Despite there being some welcome positivity in the air in the last few weeks around the downward forecast of energy prices and the relatively positive results of the survey Tony Wright and I published on the outlook for the manufacturing sector, this weekend the mood changed it a little.
Firstly, and whilst not exclusively a manufacturing issue, the Times reported that EDF had incorrectly billed 2,000 of its SME customers – meaning they never received the Government's Energy Bill Relief Scheme (EBRS), introduced last September, which provides a discount on wholesale gas and electricity prices for all non-domestic consumers. Suppliers are supposed to apply these reductions automatically.
Whilst this only accounts for about 1% of the SME market EDF covers, any further pressure added to the problems facing SMEs could be enough to make them crack. So 2,000 business being immediately affected by increased cashflow pressure isn’t great Sunday reading. The Times reported that the Federation of Small Businesses has written to Business Secretary, Grant Shapps demanding that relief "arrives on time so that small firms can plan ahead, especially when they're also up against inflation and other cost pressures".
But the big take away was the ongoing saga in the steel industry. Myself and some of my colleagues have advised a number of bio fuel energy plants in Port Talbot where much of the British steel industry is based. For years now there have been pressures on the sector largely driven by policy and politics by my account, as well as a reduction in demand on the industry generally. But throw into the ring Brexit, higher wage costs, and a handicap of increased energy prices on a high energy consuming industry – and the outlook is bleak. In fact LBC reported that the British steel industry is 'at breaking point' with 35,000 jobs at risk.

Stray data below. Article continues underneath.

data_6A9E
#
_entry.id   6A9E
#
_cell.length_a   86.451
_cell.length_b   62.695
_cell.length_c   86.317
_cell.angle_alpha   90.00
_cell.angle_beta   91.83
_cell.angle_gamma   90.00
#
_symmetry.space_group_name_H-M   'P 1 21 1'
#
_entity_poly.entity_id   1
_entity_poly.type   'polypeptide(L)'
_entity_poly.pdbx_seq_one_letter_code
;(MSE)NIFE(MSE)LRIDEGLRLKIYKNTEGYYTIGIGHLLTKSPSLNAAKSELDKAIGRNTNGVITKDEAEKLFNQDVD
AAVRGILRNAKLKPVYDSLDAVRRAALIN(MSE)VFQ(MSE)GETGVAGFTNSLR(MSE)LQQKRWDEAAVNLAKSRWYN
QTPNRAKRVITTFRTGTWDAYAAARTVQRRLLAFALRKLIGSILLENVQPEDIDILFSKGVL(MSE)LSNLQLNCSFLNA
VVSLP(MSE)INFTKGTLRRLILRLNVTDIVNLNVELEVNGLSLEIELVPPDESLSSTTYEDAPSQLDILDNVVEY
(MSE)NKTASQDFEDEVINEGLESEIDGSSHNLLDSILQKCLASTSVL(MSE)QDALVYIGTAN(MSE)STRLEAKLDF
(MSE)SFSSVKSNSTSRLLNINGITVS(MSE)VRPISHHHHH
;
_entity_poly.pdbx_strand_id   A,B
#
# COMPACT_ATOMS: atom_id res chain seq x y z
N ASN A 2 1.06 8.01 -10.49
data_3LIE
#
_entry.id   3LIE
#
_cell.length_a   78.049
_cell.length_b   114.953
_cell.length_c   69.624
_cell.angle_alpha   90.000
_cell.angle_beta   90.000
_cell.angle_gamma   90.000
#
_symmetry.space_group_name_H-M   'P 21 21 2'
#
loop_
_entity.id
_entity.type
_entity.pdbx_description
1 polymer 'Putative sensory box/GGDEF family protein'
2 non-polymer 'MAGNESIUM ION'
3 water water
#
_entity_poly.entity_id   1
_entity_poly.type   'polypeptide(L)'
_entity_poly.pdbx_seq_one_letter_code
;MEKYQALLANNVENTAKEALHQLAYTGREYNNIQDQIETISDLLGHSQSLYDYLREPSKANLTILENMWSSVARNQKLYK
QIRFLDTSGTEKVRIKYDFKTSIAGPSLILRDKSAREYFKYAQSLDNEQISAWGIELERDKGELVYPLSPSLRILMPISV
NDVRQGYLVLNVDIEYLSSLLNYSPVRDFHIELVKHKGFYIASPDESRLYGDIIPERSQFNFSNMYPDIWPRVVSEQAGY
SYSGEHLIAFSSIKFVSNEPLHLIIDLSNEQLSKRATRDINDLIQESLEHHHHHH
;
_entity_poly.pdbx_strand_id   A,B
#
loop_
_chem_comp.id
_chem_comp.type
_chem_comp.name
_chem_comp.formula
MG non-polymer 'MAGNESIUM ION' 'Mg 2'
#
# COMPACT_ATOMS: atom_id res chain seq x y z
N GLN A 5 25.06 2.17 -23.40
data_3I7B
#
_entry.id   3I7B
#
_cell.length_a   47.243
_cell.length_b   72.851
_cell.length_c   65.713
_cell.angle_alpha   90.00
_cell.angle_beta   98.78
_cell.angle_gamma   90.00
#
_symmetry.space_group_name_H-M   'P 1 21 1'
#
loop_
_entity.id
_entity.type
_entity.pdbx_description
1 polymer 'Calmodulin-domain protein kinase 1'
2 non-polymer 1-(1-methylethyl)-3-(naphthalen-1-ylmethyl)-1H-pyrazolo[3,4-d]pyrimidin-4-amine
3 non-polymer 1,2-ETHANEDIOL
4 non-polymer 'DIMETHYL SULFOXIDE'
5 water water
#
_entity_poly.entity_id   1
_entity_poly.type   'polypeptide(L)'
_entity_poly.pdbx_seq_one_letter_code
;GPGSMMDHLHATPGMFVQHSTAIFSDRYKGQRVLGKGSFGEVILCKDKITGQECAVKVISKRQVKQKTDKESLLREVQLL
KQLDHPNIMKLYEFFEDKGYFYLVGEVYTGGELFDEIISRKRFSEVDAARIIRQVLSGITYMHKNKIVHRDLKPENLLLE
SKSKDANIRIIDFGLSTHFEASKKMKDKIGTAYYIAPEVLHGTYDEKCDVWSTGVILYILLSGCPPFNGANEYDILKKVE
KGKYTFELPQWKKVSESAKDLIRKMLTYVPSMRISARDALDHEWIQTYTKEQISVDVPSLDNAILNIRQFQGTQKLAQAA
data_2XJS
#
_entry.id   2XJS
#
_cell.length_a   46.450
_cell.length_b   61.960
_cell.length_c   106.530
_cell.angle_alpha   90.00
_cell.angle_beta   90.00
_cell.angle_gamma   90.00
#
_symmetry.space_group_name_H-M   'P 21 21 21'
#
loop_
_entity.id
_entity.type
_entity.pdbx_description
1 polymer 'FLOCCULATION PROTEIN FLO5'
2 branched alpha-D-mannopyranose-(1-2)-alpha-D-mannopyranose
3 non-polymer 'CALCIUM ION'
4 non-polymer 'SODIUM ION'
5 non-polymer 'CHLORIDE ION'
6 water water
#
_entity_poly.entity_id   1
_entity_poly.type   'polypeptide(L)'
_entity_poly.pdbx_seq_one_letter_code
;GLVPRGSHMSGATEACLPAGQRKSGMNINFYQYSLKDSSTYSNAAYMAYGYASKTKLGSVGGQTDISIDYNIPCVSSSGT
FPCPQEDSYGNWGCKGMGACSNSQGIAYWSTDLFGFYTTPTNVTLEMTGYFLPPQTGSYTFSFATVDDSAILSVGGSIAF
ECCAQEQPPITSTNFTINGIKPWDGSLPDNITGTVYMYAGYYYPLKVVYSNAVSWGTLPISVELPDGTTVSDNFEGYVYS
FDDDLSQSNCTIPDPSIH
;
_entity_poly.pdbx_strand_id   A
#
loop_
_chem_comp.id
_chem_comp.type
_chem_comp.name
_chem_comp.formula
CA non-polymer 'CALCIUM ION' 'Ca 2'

The BBC also reported that the industry was now "a whisker away from collapse", citing the Unite union (the largest trade union in the UK) with Shapps coming under increasing pressure to meet with a view of offering more government support to the industry. The government has said the success of the steel industry is a priority with Jeremy Hunt rumoured to be proposing to front up £300m for British Steel subject to their Chinese owners investing further in green energy.
A letter written by Steve Turner, Unite's assistant general secretary, said there were a number of issues causing the industry problems. These included "crippling energy costs, carbon taxes, lost markets, lower demand, and open market access for imported steel". Mr Turner also cited "with little meaningful action on the part of government in areas of UK procurement policy, energy pricing support, green energy generation or support for investment in new plant and technologies, the industry is at breaking point".
There does seem to be an impossible task ahead to keep all those exposed to sectors in the manufacturing industry, or indeed the SME market, safe. It’s a colossal headwind that faces a number of these firms – but there does seem to be some positivity in approach. You can read more about this and the attitudes on the outlook of the wider manufacturing industry in our report published here:
But throw into the ring, Brexit, higher wage costs, and a handicap of increased energy prices on a high energy consuming industry – and the outlook is bleak. In fact LBC reported that the British steel industry is 'at breaking point' with 35,000 jobs at risk.